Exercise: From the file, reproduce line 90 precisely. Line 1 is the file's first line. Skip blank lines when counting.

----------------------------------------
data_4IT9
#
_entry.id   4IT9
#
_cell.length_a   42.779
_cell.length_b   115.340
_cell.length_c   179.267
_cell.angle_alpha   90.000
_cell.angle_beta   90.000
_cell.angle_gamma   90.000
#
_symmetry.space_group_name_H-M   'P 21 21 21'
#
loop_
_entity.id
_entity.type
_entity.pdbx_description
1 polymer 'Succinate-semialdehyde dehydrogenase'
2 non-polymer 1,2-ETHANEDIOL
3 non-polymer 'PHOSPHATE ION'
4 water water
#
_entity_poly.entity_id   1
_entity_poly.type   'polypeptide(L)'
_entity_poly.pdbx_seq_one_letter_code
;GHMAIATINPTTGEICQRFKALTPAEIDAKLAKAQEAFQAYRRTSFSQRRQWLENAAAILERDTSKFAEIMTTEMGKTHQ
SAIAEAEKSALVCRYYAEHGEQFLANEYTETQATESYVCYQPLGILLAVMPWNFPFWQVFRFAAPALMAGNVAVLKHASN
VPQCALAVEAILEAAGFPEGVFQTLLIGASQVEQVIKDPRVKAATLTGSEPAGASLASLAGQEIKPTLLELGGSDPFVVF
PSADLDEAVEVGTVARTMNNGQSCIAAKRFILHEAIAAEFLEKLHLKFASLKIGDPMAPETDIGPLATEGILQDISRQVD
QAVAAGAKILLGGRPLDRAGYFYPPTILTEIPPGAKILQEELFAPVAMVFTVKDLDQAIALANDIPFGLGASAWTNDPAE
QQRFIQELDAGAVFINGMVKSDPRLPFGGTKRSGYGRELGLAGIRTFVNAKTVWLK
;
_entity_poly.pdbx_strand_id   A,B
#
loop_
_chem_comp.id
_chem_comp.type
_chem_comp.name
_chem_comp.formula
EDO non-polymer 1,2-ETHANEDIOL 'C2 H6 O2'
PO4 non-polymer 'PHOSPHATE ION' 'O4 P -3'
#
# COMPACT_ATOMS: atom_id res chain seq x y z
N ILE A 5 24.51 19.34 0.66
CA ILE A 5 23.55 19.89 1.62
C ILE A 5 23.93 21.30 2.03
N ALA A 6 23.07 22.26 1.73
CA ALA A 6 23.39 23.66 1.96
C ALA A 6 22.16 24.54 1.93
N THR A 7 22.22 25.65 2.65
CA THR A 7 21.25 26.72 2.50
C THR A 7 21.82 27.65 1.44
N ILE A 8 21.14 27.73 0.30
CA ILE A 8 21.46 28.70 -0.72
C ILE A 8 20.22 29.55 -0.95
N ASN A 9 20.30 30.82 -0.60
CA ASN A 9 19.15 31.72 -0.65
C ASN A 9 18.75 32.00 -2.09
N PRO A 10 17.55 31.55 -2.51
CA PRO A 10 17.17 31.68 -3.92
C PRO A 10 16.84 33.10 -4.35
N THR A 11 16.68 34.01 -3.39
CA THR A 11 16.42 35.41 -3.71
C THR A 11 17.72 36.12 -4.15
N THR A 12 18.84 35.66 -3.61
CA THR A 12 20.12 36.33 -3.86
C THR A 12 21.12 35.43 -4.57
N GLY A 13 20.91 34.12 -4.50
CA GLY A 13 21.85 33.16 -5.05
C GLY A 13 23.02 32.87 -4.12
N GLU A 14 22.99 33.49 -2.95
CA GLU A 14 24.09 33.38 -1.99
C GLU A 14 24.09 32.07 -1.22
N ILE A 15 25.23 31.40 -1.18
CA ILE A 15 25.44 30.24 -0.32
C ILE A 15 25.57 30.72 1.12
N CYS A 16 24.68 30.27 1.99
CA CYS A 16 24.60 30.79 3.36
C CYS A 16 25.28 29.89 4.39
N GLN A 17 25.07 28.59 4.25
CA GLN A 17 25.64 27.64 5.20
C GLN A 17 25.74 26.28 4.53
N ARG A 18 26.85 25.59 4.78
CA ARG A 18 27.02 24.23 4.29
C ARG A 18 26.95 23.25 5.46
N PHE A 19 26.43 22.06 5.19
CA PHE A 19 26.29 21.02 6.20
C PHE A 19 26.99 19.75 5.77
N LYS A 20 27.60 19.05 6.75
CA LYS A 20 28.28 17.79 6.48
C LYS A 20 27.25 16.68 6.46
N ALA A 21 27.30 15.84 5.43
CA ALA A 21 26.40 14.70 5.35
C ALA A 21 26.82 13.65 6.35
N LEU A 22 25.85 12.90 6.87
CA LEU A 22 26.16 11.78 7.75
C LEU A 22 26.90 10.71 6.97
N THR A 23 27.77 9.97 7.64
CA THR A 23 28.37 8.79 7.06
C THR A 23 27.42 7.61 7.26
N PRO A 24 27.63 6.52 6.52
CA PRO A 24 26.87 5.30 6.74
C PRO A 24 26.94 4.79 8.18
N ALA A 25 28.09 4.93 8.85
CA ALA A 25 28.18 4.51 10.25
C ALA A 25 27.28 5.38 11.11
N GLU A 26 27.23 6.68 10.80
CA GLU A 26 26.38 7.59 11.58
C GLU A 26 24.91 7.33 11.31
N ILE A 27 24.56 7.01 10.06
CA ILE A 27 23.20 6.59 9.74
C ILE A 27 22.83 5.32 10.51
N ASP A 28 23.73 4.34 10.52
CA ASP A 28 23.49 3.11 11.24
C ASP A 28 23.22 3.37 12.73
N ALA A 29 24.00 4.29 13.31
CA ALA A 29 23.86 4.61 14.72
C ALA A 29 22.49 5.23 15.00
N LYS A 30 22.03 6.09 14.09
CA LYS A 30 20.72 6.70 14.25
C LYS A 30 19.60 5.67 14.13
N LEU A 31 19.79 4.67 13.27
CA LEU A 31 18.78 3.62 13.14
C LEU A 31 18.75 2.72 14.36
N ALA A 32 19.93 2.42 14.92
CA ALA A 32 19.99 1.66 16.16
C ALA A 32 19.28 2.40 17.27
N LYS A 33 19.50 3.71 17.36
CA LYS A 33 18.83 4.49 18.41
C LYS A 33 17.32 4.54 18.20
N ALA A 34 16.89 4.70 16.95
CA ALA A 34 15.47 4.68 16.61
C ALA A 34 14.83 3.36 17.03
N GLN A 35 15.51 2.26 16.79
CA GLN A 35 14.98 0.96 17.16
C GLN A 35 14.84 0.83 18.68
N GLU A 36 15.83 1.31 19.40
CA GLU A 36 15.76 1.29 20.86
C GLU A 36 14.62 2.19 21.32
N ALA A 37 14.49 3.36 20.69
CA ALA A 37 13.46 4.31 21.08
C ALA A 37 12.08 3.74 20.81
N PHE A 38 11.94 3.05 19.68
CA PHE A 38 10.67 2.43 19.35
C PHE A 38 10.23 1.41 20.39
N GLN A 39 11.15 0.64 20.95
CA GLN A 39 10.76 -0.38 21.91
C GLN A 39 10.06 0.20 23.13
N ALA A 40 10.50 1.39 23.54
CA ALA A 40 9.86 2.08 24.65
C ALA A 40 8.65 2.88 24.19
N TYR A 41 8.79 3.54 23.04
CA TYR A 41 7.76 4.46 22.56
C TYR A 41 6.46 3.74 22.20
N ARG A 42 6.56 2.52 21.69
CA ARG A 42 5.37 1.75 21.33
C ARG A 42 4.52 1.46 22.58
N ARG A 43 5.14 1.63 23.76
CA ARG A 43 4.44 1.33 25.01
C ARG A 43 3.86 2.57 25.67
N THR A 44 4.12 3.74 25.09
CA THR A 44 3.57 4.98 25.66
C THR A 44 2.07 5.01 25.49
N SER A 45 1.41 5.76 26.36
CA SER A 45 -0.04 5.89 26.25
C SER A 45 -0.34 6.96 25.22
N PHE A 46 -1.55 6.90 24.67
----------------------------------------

CA LYS A 20 28.28 17.79 6.48